Napolitano’s unveils new border rules, but boondoggle costs millions

Jim Kouri by Jim Kouri on August 10th, 2012

This is article 44 of 65 in the topic Border Issues

Secretary of Homeland Security Janet Napolitano on Wednesday unveiled the Obama Administration’s proposed rulemaking which would extend the border zone up to 55 miles, from the current 25 mile restriction, for Border Crossing Card (BCC) holders in the state of New Mexico. This proposed change would allow BCC holders to travel to the towns of Deming, Lordsburg and Las Cruces, N.M., stimulating commerce, trade and tourism activity in the area.

“The proposed extension of the border zone in New Mexico, when finalized, will provide significant economic benefits to many of the smaller communities along the border while maintaining ample safeguards to prevent illegal entry into the United States,” said Secretary Napolitano.

However, no mention was made about yet another example of ineptitude on the part of Napolitano and her staff. Border security experts are pointing to the loss of more that $225 million spent on a nuclear and radiological detection system boondoggle that failed to operate as advertised, a Law Enforcement Examiner police source said.

In addition, an Inside-the-Beltway, public-interest group reports that Napolitano and her minions at the Department of Homeland Security are proposing another system that may cost as much as $900 million to $1 Billion.

“It’s a classic example of how government wastes taxpayer dollars on risky experiments that inevitably end up costing even more cash to clean up. In this case, the DHS, the monstrous agency created by Congress to protect national security after the 9/11 terrorist attacks, spent hundreds of millions of dollars on fancy detectors that never worked,” wrote officials at Judicial Watch.

The useless machines (Advanced Spectroscopic Portal—ASP) were supposed to detect nuclear or radiological materials smuggled into the U.S. by terrorists or organized crime gangs looking to sell the materials to terrorists, according to Judicial Watch.

“If you need people to buy anything for you, don’t choose people from the Obama administration. They’ll spend a lot of your money and deliver faulty goods,” said political consultant Mike Baker.

The monitors were projected to cost about $1.2 billion, but DHS halted the program after spending a couple hundred million because it wasn’t working, according Internet news site Homeland Security Today.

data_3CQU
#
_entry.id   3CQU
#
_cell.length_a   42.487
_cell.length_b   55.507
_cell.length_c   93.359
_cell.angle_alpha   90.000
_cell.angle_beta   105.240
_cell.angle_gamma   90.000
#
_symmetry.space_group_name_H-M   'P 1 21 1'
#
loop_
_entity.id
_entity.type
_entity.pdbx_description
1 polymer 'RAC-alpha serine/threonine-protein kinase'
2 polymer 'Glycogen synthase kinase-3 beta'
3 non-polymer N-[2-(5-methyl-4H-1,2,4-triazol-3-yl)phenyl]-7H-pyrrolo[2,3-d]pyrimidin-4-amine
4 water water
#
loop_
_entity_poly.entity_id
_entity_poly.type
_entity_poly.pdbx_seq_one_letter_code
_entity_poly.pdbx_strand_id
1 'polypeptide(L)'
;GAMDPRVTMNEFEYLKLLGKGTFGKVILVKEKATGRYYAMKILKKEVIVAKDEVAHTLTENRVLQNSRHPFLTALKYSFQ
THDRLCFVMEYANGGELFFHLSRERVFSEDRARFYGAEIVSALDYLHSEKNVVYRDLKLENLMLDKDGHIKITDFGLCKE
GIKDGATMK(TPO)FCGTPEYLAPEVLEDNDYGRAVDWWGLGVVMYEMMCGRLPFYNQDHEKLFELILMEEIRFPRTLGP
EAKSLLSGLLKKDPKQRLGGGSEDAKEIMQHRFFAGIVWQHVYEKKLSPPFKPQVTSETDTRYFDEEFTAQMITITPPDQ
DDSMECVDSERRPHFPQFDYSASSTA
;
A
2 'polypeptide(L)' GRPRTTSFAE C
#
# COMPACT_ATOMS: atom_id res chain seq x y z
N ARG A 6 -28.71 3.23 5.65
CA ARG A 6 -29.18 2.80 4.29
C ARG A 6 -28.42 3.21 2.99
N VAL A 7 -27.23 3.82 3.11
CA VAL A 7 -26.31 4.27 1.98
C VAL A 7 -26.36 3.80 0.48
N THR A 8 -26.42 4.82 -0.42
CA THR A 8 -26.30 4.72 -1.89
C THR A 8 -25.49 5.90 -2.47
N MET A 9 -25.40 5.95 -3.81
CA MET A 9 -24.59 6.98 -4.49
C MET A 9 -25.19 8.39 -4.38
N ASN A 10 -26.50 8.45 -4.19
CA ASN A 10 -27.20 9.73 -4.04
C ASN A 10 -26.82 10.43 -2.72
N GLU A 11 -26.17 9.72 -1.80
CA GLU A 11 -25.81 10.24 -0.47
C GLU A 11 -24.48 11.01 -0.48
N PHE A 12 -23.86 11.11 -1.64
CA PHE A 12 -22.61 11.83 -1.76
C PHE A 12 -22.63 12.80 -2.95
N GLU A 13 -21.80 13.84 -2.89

The equipment was ordered by the DHS following “Red Cell Team” operations that revealed how simple it is to cross both northern and southern borders with weapons of mass destruction including nuclear weapons or radiological material for use in building so-called “dirty bombs.”

In the meantime, lack of nuclear terrorist interceptors aside, the border is “as secure as it has ever been,” according to Napolitano. She said this knowing that in the past, using counterfeit documents and “posing as employees of a company with a Nuclear Regulatory Commission license, Government Accountability Office investigators successfully crossed the U.S. northern and southern borders with the type of radioactive material that could be used to make a dirty bomb.”

In previous GAO covert operations, as reported by the Law Enforcement Examiner, “Red Teams” were successful in sneaking radiological material across both the Mexican and Canadian borders into the U.S. totally undetected. In 100 percent of the attempts by Red Team members, they snuck across the Mexican border and in 80 percent of the attempts they succeeded in getting into the U.S. from Canada with radioactive material.

According to Judicial Watch, DHS officials recently came up with a new $1 billion plan that actually relies largely on older and cheaper hand-held monitors. The acting director of the DHS’s Domestic Nuclear Detection Office, Dr. Huban Gowadia, revealed the grand plan recently at a congressional hearing. Rather than allocate a chunk of change to one large — and extremely risky — program like the ASP monitors, the agency will invest in a mix of technologies, Gowadia told lawmakers.

Gowadia made sure to leave room for perhaps more costly errors, adding that although technological advances have contributed to a revolution in nuclear detection technology, developing it for homeland security applications is an “inherently difficult technical task.” She stated that it’s a major challenge to develop cost effective equipment with sufficient technical performance to ensure widespread deployment, according to Judicial Watch.

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